Earlier this year, I saw a BUSINESS INSIDER CHART OF THE DAY story called Microsoft Is Winning More Developers To Its Mobile Platform. They showed how the proportions of new apps built by mobile developers were distributed among the four mobile platforms for the second quarter of 2011 and of 2012. Here is a reconstruction of their chart.
Yes, they used side-by-side pie charts with a distant legend. The data isn’t so complicated that this chart actually distorted anything, but it made the information hard to assimilate. They got their data from a nearly identical chart in Flurry Blog’s. I find this headline amusing, implying that Windows Phone was right behind Android in app development. Several other online channels picked up the same story from these two sources, and some even came to the conclusion that Windows Phone had not only Android but also iOS on the ropes.
It’s not easy to compare wedge sizes between separate pies (or even within the same pie), so I tried another approach. I built this stacked area chart. It’s easy to see that Windows Phone has gained and iOS has lost share, and that Windows Phone and Blackberry are nearly insignificant compared to Android and iOS. But we can’t really judge any change in Android without reading the data labels.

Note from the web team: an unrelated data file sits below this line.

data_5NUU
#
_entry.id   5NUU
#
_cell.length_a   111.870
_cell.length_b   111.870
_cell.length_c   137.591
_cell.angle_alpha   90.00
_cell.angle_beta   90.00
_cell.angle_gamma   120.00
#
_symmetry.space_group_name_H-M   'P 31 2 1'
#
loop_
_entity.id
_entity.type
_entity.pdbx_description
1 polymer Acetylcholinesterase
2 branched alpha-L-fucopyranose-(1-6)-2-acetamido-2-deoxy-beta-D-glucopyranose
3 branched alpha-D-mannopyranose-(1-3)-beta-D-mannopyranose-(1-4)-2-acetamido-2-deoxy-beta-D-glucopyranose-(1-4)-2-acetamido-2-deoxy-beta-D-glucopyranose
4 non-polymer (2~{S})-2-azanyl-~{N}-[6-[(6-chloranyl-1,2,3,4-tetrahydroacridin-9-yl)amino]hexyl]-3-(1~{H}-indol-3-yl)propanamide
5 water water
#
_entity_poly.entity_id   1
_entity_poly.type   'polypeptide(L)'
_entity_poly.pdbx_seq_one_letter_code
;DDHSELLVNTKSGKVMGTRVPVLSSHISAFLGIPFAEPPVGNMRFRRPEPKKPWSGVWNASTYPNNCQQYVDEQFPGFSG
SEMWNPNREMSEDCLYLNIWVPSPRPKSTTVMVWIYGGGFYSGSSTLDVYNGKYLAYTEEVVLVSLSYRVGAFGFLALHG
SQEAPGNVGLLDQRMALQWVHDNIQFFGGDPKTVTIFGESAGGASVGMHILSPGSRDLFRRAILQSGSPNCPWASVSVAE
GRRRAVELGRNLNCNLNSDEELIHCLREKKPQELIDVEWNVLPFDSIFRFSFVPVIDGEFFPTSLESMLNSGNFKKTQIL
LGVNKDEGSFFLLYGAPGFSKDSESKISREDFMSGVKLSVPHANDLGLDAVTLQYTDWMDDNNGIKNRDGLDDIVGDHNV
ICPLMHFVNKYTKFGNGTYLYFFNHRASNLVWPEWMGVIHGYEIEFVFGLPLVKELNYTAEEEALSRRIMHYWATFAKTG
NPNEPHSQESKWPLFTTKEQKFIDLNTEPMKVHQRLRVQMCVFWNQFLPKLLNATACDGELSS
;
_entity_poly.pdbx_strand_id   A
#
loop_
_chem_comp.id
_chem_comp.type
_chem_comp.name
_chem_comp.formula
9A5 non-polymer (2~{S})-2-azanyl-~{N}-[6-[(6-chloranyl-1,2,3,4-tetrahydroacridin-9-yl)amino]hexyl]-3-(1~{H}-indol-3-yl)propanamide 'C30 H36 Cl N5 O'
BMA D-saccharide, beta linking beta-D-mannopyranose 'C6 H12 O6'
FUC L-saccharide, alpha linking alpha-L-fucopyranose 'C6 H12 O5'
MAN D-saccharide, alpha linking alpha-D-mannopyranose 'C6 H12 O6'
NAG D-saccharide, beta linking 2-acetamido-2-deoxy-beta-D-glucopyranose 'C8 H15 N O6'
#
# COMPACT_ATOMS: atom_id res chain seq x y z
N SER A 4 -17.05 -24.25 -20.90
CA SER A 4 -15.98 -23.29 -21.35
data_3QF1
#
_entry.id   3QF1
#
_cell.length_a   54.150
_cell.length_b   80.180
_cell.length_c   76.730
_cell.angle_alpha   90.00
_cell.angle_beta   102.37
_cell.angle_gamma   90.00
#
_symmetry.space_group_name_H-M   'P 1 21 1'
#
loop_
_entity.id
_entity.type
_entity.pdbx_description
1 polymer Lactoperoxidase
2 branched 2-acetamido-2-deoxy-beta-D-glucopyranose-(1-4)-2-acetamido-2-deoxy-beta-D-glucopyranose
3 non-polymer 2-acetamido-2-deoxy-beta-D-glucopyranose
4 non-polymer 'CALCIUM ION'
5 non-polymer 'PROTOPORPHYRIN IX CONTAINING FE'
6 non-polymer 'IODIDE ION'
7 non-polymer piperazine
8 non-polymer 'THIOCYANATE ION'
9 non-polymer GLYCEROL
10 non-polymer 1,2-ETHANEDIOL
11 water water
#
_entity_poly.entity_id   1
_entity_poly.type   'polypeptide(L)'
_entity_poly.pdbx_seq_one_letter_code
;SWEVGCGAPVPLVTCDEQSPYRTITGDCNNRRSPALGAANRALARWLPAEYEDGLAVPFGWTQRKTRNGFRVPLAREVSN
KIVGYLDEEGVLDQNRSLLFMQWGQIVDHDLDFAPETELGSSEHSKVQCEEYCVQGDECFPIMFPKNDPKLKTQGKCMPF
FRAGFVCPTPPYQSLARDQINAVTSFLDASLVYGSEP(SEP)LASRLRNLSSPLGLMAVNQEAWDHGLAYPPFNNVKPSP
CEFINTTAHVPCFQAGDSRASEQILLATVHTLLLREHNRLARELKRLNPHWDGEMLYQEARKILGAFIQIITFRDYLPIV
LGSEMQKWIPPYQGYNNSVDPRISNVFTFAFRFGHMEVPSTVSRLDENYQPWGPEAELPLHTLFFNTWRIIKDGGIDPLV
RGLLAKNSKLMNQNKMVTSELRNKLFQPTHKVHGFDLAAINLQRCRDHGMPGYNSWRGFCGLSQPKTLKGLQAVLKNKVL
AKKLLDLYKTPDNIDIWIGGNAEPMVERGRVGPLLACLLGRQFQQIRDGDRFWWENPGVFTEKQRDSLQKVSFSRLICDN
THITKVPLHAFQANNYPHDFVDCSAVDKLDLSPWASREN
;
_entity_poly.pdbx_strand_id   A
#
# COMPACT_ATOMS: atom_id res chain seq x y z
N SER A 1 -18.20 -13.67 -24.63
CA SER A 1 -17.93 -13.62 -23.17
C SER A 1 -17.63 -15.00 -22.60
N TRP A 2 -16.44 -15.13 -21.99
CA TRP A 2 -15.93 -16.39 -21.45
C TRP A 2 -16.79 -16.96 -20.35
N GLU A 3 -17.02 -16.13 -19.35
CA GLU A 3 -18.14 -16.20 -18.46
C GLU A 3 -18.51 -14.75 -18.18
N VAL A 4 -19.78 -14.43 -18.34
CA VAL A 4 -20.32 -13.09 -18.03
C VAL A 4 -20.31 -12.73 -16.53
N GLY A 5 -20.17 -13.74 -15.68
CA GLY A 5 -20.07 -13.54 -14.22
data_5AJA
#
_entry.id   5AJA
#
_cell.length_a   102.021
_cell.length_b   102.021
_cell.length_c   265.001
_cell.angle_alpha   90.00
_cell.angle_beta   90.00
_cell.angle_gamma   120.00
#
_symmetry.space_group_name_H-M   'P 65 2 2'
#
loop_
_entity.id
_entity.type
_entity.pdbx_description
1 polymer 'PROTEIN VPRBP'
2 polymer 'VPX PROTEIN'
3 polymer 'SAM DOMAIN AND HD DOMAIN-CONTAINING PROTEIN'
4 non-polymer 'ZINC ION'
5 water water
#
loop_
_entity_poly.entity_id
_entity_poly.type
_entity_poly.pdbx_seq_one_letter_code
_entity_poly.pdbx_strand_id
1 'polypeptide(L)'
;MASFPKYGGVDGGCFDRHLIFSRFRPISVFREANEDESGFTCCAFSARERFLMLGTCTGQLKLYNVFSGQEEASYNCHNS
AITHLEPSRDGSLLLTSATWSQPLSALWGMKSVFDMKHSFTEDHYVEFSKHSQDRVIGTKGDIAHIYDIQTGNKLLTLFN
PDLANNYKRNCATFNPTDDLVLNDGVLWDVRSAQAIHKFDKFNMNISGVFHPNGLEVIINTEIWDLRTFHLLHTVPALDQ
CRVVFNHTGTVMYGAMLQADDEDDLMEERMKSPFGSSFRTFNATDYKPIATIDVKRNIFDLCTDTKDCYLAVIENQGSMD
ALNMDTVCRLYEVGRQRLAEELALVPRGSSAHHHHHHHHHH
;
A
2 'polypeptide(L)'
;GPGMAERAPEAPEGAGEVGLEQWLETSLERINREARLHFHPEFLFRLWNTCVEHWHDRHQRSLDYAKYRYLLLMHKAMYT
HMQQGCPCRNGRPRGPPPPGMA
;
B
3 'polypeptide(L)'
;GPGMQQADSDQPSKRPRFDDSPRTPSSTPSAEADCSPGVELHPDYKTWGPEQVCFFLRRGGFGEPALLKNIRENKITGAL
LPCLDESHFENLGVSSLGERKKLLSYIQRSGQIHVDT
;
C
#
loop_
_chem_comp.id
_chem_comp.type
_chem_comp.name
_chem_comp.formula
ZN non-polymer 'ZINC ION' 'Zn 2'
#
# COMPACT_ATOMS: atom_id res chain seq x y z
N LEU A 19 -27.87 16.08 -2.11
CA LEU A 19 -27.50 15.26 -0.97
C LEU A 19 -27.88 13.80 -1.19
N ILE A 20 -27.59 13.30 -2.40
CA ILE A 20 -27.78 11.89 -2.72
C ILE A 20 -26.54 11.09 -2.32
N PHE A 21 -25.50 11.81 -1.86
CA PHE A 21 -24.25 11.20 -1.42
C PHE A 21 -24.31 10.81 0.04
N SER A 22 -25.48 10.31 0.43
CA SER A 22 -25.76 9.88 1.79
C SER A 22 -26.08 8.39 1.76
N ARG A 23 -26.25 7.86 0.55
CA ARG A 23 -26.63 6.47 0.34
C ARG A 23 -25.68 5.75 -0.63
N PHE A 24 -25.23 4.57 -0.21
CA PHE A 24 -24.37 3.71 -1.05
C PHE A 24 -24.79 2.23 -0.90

The Business Insider conclusion was that Microsoft was winning more developers. They could have shown this clearly with a single area chart, though it would have ignored the context of the rest of the industry. Of course, the data labels provide some context: even 4% is a very small market share.
Probably the best way to show this data is with a slopegraph: a line chart with two categories, in this case, two dates, showing the changes in the values. This chart shows that iOS has the major share, more than twice Android in second place, and that Windows
Here we can see a modest decrease in iOS, matched by a similar increase in Windows and a tiny increase in Android. Blackberry, thanks for playing. Since these changes are only a few percentage points, I’d like to see monthly or at least quarterly data during the year between the two endpoints, before drawing any conclusions.